COVID-19 has propelled infectious disease research in treatment and vaccine development to the top of the public health agenda. Americans are seeing firsthand the devastating effects of a highly infectious virus on all aspects of life. What policies are needed to prioritize infectious disease mitigation and treatments to protect against future outbreaks of this virus and others? Join George Scangos, President and CEO of Vir Biotechnology – a leading company in the development of a therapeutic against COVID-19, in a broad discussion with Dana Goldman, director of the USC Schaeffer Center, moderated by Vassilios Papadopoulos, dean of the USC School of Pharmacy.
The event has concluded.
- Event Date
- Tuesday, June 16, 2020
1:00 PM - 1:45 PM Pacific
George Scangos, PhD, is President and Chief Executive Officer of Vir Biotechnology where he has also served as a member of our board of directors since January 2017. From July 2010 to December 2016, Scangos served as Chief Executive Officer and as a member of the board of directors of Biogen Inc., a publicly traded biopharmaceutical company focused on the treatment of serious diseases. From October 1996 to July 2010, Scangos served as President and Chief Executive Officer at Exelixis, Inc., a drug discovery and development company. From 1993 to 1996, Scangos served as President of Bayer Biotechnology, where he was responsible for research, business development, process development, manufacturing, engineering and quality assurance of Bayer Biotechnology’s biological products. Before joining Bayer Biotechnology in 1987, Scangos was a Professor of Biology at Johns Hopkins University.
Scangos has served as a member of the board of directors of various publicly traded companies, including: Exelixis, Inc., since 1996; Agilent Technologies, Inc., a life sciences, diagnostics and applied chemical analysis company, since 2014; and Anadys Pharmaceuticals, Inc., a biopharmaceutical company, from 2003 to 2010. Scangos served as Chair of PhRMA in 2016, and as the Chair of the California Healthcare Institute in 2010. He was a member of the board of directors of the Global Alliance for TB Drug Development from 2006 until 2010. Scangos currently serves on the Board of Trustees of Cornell University and the Board of Overseers of the University of California, San Francisco. Scangos received his BA in Biology from Cornell University and a PhD in Microbiology from the University of Massachusetts.
Vassilios Papadopoulos, DPharm, PhD, DSc (hon), was named dean of the USC School of Pharmacy in fall 2016. Before joining USC, he served as executive director and chief scientific officer of the Research Institute of McGill University Health Centre in Montreal.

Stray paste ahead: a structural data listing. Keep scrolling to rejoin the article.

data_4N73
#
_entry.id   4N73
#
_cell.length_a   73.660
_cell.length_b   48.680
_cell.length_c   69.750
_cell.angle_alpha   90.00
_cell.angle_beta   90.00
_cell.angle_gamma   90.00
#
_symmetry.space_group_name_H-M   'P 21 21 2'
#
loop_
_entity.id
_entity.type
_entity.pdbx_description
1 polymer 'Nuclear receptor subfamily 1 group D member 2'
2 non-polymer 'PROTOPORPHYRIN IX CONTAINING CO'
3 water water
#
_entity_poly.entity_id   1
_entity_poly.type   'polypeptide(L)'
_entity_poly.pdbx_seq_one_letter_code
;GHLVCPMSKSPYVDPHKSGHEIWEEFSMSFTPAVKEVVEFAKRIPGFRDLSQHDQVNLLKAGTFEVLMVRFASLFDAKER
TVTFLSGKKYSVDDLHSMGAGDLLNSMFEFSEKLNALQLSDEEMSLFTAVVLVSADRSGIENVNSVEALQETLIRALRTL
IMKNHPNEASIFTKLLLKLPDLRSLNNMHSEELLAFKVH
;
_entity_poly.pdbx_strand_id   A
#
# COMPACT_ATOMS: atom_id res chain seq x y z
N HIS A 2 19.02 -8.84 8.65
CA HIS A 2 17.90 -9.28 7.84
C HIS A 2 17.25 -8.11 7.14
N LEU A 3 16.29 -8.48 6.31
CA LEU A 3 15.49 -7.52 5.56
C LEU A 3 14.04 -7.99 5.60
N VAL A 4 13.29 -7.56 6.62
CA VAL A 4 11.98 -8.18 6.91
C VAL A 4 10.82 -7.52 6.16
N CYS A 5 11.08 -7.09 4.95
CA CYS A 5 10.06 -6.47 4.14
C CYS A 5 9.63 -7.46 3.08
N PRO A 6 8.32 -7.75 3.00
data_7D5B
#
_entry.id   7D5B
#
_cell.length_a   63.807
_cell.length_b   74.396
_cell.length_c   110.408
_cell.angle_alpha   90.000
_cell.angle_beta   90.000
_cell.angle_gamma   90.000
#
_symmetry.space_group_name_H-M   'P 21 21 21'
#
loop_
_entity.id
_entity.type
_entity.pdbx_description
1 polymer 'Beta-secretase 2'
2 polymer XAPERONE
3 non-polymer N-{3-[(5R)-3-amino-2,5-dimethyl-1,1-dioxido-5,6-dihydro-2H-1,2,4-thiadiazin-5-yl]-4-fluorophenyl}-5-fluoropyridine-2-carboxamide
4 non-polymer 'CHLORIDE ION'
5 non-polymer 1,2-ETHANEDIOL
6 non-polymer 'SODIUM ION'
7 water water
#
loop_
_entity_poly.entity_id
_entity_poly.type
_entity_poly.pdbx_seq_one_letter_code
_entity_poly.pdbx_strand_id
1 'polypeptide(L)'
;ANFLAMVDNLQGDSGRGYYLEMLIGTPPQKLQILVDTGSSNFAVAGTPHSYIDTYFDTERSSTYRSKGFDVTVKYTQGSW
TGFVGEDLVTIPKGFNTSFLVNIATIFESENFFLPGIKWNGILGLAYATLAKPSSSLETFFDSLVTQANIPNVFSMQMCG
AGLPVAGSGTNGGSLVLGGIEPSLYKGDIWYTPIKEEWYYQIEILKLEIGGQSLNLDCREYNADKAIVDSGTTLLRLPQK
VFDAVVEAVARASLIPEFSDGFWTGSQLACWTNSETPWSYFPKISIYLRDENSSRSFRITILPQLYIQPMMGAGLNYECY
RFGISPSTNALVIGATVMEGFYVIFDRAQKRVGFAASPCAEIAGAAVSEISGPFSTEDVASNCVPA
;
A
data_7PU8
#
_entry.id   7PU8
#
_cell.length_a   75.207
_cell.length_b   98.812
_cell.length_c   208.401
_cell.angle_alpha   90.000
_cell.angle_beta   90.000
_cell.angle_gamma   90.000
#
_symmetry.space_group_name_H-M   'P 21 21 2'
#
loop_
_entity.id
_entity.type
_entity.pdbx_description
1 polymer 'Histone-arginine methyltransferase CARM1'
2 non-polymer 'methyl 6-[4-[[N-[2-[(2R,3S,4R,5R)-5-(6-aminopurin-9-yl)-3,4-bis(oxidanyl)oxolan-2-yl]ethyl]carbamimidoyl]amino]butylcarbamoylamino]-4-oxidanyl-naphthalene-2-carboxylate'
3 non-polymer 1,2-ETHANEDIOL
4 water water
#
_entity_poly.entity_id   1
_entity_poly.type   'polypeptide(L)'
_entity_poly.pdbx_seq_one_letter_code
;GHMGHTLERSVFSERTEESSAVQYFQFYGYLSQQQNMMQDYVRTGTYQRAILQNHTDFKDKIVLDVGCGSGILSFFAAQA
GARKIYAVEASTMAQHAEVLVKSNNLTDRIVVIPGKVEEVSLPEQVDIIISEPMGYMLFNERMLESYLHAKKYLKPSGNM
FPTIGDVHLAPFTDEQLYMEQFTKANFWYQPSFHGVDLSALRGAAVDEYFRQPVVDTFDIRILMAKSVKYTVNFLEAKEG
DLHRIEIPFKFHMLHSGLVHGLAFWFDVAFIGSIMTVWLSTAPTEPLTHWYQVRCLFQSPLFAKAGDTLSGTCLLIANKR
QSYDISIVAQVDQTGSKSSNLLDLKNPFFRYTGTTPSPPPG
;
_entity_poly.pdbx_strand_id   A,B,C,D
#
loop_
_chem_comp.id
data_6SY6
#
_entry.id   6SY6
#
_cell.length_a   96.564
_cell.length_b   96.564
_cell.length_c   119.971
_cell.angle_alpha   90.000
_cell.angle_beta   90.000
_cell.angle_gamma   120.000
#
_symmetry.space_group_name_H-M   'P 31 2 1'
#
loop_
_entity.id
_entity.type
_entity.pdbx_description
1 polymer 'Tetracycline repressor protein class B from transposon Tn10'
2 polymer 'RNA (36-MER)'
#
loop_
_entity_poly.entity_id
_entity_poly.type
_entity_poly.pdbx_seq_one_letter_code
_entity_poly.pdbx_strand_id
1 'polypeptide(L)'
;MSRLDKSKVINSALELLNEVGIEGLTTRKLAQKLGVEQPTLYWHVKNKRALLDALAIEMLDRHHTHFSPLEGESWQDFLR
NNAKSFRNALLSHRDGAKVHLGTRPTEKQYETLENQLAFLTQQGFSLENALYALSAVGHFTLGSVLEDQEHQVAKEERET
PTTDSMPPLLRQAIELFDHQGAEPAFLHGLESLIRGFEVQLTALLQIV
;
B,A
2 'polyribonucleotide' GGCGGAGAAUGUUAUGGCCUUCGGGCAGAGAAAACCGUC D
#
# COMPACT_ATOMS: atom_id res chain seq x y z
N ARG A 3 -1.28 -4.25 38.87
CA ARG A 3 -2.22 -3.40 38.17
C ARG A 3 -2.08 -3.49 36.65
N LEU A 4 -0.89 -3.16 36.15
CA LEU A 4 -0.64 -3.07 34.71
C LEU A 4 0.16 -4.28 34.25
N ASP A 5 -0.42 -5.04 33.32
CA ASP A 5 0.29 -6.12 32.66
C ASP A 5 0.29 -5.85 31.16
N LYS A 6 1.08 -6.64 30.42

A noted scientist and innovative leader, Papadopoulos has published more than 300 papers, holds numerous patents, and serves on many national and international advisory committees. He is an elected foreign member of the National Academies of Medicine and Pharmacy in France, fellow of the American Association for the Advancement of Science and fellow of the Canadian Academy of Health Sciences.
For nearly a decade, Papadopoulos led initiatives at McGill University Health Centre’s research arm, which resulted in more than $300 million in federal and provincial grants to build a state-of-the-art facility for clinical and biomedical research. He established the Desjardins Centre for Advanced Training to foster the development of future scientists and clinicians, and a business development office to facilitate knowledge transfer and assist in the commercialization of technologies. Under his leadership, the Research Institute launched numerous international collaborations. In addition to his leadership roles, he held a Canada Research Chair in Biochemical Pharmacology and the Phil Gold Chair in Medicine.
A School of Pharmacy graduate of the University of Athens in Greece, Papadopoulos holds a PhD in health and life science from the Université Pierre et Marie Curie in Paris, and he worked as a postdoctoral researcher in France and Australia. In 1988, he joined the faculty of Georgetown University School of Medicine, rising to become professor and chair of the Department of Biochemistry and Molecular Biology. In 2004, he was appointed associate vice president for research and then director of the Biomedical Graduate Research Organization at Georgetown University Medical Center. He moved to McGill in 2007.